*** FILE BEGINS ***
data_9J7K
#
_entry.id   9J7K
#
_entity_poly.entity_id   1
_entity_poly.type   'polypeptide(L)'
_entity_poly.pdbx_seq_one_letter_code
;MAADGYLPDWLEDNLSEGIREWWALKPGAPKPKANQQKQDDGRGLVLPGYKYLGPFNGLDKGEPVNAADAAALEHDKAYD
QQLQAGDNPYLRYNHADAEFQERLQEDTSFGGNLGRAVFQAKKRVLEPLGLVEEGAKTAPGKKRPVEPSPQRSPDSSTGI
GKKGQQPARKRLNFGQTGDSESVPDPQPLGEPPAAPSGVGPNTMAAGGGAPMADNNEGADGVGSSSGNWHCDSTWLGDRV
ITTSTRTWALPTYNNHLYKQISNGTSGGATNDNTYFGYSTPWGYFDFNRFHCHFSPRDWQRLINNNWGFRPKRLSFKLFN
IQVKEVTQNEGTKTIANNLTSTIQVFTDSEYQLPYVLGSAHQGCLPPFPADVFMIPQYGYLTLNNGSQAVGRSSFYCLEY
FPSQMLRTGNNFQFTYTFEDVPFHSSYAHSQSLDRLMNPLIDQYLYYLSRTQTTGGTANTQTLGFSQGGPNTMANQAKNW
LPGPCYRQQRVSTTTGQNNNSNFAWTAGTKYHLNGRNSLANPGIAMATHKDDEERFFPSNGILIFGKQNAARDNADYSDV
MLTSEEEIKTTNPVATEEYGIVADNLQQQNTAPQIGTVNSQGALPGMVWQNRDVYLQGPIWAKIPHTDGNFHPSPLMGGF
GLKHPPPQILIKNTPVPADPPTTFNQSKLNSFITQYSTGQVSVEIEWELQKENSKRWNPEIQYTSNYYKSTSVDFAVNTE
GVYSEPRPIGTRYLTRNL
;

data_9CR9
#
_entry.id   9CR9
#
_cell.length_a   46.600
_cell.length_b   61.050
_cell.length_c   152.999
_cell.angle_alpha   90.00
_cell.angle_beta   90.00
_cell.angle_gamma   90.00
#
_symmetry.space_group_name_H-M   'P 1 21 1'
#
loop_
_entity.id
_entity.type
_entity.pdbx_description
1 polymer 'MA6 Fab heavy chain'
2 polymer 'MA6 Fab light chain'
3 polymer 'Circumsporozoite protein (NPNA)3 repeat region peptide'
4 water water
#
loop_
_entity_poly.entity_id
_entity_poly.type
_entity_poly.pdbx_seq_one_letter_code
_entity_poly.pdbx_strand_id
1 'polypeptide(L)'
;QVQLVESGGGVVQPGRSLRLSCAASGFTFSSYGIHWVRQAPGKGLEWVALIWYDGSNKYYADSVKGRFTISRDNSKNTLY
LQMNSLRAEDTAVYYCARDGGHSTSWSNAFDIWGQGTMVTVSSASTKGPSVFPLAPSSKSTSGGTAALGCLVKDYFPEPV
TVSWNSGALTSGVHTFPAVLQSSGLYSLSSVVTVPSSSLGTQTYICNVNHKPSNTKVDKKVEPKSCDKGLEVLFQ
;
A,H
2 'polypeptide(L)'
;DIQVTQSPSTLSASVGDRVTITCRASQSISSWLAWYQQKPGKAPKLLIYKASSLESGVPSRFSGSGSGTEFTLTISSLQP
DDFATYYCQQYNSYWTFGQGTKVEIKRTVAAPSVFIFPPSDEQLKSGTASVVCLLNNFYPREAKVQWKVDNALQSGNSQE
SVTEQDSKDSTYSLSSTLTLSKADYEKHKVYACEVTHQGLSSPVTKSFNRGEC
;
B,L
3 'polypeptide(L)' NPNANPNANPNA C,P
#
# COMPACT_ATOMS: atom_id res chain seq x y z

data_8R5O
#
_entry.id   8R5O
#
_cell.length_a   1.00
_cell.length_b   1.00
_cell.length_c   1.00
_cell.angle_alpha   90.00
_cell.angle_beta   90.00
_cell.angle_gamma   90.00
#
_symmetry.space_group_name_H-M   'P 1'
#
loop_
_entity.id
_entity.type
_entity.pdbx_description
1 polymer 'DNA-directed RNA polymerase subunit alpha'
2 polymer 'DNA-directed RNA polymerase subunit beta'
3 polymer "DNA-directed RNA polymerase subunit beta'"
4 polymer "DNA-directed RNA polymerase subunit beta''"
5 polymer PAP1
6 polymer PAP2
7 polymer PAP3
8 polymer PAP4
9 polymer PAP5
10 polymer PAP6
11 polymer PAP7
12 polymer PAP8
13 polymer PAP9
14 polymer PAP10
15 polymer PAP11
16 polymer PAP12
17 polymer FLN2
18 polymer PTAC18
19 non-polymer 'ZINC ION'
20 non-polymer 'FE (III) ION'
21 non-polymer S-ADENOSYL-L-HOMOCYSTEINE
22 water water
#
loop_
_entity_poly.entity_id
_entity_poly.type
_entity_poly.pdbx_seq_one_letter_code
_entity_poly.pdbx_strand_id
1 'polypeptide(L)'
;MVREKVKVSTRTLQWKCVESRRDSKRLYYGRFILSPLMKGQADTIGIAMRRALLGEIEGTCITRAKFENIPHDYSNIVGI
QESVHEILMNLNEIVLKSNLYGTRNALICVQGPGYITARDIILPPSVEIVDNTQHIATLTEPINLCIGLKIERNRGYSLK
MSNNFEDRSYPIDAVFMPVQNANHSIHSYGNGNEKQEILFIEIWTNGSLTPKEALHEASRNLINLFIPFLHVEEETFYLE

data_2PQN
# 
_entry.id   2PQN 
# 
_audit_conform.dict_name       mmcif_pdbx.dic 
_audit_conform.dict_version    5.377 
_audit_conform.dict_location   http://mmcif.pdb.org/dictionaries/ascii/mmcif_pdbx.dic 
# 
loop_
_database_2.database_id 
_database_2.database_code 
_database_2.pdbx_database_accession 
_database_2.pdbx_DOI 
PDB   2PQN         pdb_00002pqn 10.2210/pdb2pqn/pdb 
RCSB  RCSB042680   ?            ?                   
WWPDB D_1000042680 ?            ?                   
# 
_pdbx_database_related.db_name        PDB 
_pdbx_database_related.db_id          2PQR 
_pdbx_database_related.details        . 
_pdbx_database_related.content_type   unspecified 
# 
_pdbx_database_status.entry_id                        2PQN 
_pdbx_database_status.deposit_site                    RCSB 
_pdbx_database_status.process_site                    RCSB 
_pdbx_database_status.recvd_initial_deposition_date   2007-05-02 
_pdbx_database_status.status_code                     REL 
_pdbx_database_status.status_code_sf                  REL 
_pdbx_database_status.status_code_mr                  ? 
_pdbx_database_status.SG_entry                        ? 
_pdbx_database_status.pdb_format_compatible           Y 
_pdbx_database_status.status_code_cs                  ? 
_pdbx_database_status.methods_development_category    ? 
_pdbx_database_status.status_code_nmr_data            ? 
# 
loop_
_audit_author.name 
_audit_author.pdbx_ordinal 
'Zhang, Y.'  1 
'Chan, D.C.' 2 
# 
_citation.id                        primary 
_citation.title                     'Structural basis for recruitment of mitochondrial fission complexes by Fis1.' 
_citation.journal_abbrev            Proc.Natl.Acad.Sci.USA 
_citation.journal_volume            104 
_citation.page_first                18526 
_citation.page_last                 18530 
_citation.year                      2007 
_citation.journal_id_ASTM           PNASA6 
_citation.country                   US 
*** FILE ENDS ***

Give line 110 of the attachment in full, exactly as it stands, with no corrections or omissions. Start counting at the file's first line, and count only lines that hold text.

data_2PQN